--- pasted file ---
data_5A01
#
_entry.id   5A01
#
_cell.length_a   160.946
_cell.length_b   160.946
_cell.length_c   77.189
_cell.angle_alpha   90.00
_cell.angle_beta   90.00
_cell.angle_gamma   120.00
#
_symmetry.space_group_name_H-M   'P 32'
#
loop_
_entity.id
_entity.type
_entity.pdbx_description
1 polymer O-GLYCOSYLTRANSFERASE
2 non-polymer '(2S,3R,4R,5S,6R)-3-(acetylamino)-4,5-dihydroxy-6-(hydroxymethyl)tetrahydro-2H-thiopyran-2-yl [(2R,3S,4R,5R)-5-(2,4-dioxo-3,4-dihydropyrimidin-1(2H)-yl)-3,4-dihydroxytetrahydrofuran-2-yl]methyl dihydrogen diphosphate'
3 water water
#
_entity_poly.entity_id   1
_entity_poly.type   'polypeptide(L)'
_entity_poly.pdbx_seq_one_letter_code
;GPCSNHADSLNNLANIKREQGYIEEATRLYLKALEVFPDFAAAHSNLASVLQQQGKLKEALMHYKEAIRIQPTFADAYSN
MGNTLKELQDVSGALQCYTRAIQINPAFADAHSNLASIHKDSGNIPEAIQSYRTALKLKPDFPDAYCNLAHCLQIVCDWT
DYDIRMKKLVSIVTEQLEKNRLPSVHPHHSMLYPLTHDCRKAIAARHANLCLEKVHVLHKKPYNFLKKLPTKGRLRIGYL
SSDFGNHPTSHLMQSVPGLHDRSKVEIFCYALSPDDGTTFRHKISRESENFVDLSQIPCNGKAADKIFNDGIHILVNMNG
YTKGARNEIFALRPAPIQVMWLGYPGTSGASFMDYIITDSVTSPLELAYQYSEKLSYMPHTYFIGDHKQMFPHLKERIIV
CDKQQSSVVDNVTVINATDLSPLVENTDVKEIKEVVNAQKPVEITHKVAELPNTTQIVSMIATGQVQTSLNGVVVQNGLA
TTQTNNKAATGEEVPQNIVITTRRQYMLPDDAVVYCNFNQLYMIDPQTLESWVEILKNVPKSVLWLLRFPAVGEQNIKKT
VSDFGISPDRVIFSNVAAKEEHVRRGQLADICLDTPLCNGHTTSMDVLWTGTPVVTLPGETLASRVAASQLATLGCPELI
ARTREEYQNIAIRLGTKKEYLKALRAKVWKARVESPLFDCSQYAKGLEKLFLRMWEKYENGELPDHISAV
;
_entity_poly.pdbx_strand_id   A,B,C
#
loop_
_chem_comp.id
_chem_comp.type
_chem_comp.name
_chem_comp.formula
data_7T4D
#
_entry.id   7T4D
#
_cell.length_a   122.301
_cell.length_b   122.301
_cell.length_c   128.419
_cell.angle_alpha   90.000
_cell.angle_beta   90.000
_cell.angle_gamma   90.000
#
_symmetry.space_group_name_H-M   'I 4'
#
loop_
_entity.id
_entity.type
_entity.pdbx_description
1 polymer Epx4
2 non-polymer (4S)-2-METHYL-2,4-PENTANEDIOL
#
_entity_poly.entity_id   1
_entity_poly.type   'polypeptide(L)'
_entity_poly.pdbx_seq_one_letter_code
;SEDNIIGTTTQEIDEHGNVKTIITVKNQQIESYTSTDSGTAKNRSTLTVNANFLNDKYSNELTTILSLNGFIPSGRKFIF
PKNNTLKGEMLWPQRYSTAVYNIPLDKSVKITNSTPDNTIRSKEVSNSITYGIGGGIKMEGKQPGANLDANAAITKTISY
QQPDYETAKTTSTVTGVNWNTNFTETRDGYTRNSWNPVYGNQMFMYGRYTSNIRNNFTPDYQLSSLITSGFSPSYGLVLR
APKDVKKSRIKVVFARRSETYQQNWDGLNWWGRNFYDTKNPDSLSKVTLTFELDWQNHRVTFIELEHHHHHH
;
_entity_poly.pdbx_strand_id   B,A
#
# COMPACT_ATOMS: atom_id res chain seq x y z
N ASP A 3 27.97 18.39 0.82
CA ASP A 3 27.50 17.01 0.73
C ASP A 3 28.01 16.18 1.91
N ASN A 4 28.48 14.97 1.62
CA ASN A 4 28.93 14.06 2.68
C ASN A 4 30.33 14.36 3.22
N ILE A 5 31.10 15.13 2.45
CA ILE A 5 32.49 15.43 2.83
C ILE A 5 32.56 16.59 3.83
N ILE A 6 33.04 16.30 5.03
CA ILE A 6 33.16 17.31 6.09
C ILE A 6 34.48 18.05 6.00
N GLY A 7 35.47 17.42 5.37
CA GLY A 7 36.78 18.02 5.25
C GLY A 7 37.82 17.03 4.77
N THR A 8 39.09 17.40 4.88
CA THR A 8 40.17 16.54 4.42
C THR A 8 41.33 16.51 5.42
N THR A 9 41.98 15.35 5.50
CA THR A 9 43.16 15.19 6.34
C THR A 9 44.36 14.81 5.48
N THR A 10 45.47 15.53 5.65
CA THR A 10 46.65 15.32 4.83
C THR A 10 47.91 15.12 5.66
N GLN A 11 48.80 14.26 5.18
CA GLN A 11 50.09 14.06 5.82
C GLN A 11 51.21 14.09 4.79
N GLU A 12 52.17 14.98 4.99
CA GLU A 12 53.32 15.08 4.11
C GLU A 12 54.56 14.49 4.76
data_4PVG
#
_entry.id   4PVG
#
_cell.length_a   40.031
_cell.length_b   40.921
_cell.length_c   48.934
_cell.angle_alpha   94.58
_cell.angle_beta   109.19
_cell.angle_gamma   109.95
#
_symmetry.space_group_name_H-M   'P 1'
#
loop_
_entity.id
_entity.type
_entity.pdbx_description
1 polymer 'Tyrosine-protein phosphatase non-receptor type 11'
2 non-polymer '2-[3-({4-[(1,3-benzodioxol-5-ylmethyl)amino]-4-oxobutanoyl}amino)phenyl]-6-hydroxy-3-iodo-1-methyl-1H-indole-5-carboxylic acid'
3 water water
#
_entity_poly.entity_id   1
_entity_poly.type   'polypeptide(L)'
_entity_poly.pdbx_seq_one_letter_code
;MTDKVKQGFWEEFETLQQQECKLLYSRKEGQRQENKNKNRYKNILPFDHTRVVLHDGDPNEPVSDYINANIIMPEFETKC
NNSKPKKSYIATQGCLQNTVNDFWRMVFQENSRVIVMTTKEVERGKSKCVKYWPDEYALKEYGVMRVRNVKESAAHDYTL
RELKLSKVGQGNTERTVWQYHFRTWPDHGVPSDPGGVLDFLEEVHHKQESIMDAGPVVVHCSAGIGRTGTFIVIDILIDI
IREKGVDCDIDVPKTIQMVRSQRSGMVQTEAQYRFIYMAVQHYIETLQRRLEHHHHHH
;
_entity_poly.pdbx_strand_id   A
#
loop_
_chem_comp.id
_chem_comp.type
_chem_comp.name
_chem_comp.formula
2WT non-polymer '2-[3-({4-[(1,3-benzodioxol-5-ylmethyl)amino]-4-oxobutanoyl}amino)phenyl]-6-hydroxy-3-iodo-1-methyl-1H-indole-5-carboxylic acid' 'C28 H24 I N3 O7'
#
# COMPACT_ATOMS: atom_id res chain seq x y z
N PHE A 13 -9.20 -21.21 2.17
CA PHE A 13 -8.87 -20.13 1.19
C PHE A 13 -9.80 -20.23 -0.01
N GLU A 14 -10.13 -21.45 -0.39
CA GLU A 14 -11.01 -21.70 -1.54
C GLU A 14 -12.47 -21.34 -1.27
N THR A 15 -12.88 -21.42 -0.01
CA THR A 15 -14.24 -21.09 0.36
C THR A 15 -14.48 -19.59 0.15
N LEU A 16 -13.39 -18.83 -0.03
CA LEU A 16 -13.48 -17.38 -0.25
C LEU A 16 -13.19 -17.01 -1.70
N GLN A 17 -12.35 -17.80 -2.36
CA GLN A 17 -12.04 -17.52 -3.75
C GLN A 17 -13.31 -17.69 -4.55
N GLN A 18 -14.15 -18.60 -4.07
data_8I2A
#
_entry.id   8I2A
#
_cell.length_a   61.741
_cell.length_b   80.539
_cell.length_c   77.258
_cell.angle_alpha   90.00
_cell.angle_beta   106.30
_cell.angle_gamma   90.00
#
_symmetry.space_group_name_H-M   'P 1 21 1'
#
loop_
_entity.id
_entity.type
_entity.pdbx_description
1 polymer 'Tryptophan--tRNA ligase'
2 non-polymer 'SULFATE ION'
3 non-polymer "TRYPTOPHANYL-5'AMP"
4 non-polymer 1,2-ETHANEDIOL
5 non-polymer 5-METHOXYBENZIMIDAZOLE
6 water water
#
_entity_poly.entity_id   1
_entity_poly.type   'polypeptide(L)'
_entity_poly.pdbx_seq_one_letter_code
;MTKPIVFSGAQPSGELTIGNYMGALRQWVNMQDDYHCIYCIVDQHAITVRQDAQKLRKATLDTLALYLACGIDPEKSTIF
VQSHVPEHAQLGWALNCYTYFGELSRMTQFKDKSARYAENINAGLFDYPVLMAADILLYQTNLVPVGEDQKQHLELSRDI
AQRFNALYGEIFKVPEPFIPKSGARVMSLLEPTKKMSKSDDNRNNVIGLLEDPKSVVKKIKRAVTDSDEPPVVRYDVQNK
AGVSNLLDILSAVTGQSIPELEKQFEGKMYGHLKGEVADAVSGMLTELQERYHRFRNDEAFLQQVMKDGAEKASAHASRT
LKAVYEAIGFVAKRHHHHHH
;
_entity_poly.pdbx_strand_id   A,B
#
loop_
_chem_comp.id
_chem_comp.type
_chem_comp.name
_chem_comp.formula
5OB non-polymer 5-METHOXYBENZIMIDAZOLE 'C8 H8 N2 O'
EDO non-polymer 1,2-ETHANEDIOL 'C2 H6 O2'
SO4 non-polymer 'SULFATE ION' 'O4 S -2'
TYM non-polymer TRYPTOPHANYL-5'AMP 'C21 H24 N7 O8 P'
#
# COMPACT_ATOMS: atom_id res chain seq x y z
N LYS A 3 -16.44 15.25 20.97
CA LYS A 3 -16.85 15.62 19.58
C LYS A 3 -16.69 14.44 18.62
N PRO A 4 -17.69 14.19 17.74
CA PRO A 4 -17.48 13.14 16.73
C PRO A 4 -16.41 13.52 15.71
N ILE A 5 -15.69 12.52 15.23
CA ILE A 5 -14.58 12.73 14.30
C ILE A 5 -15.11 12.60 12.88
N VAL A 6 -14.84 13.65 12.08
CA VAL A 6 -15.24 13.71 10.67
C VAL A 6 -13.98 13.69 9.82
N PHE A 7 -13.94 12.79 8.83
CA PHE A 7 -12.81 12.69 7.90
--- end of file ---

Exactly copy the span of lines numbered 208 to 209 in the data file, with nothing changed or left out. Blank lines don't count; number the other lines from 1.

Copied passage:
CA PRO A 4 -17.48 13.14 16.73
C PRO A 4 -16.41 13.52 15.71